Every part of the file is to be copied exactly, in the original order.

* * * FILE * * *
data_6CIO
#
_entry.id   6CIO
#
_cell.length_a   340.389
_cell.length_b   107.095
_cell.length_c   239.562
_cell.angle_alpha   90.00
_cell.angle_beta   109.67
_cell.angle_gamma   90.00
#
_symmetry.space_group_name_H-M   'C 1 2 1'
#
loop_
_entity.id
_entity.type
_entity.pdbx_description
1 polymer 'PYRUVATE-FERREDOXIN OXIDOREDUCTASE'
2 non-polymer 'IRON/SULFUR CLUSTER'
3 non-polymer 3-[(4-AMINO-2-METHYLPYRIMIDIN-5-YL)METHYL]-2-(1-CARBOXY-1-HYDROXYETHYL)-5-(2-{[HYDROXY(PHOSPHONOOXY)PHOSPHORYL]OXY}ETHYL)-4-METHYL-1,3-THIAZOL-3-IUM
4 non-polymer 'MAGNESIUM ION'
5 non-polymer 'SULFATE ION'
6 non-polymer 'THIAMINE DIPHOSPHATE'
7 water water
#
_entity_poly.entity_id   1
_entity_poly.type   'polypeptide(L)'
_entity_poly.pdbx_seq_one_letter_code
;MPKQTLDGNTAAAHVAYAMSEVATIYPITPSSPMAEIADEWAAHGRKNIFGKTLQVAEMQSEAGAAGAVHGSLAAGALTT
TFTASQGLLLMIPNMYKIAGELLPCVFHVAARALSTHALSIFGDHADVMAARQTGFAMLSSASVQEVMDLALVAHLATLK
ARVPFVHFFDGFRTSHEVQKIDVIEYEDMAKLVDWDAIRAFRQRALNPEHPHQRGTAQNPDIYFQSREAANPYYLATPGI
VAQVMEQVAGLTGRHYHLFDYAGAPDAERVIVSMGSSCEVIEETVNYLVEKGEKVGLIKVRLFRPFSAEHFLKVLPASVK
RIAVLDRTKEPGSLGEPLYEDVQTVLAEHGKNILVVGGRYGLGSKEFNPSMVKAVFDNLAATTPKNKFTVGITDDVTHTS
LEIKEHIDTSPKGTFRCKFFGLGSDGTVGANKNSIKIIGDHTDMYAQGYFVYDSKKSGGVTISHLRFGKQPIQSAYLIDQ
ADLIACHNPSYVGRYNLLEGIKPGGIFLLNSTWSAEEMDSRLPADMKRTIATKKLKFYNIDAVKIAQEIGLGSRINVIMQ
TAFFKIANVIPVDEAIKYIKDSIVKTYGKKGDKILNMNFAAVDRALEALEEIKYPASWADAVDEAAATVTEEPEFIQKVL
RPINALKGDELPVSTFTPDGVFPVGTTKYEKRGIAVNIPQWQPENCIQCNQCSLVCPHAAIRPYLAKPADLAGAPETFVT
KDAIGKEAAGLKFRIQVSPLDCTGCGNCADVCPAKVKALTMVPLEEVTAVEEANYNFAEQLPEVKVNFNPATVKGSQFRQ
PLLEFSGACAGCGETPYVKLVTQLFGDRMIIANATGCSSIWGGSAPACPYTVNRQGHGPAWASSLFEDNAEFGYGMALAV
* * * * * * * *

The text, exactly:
data_6CIO
#
_entry.id   6CIO
#
_cell.length_a   340.389
_cell.length_b   107.095
_cell.length_c   239.562
_cell.angle_alpha   90.00
_cell.angle_beta   109.67
_cell.angle_gamma   90.00
#
_symmetry.space_group_name_H-M   'C 1 2 1'
#
loop_
_entity.id
_entity.type
_entity.pdbx_description
1 polymer 'PYRUVATE-FERREDOXIN OXIDOREDUCTASE'
2 non-polymer 'IRON/SULFUR CLUSTER'
3 non-polymer 3-[(4-AMINO-2-METHYLPYRIMIDIN-5-YL)METHYL]-2-(1-CARBOXY-1-HYDROXYETHYL)-5-(2-{[HYDROXY(PHOSPHONOOXY)PHOSPHORYL]OXY}ETHYL)-4-METHYL-1,3-THIAZOL-3-IUM
4 non-polymer 'MAGNESIUM ION'
5 non-polymer 'SULFATE ION'
6 non-polymer 'THIAMINE DIPHOSPHATE'
7 water water
#
_entity_poly.entity_id   1
_entity_poly.type   'polypeptide(L)'
_entity_poly.pdbx_seq_one_letter_code
;MPKQTLDGNTAAAHVAYAMSEVATIYPITPSSPMAEIADEWAAHGRKNIFGKTLQVAEMQSEAGAAGAVHGSLAAGALTT
TFTASQGLLLMIPNMYKIAGELLPCVFHVAARALSTHALSIFGDHADVMAARQTGFAMLSSASVQEVMDLALVAHLATLK
ARVPFVHFFDGFRTSHEVQKIDVIEYEDMAKLVDWDAIRAFRQRALNPEHPHQRGTAQNPDIYFQSREAANPYYLATPGI
VAQVMEQVAGLTGRHYHLFDYAGAPDAERVIVSMGSSCEVIEETVNYLVEKGEKVGLIKVRLFRPFSAEHFLKVLPASVK
RIAVLDRTKEPGSLGEPLYEDVQTVLAEHGKNILVVGGRYGLGSKEFNPSMVKAVFDNLAATTPKNKFTVGITDDVTHTS
LEIKEHIDTSPKGTFRCKFFGLGSDGTVGANKNSIKIIGDHTDMYAQGYFVYDSKKSGGVTISHLRFGKQPIQSAYLIDQ
ADLIACHNPSYVGRYNLLEGIKPGGIFLLNSTWSAEEMDSRLPADMKRTIATKKLKFYNIDAVKIAQEIGLGSRINVIMQ
TAFFKIANVIPVDEAIKYIKDSIVKTYGKKGDKILNMNFAAVDRALEALEEIKYPASWADAVDEAAATVTEEPEFIQKVL
RPINALKGDELPVSTFTPDGVFPVGTTKYEKRGIAVNIPQWQPENCIQCNQCSLVCPHAAIRPYLAKPADLAGAPETFVT
KDAIGKEAAGLKFRIQVSPLDCTGCGNCADVCPAKVKALTMVPLEEVTAVEEANYNFAEQLPEVKVNFNPATVKGSQFRQ
PLLEFSGACAGCGETPYVKLVTQLFGDRMIIANATGCSSIWGGSAPACPYTVNRQGHGPAWASSLFEDNAEFGYGMALAV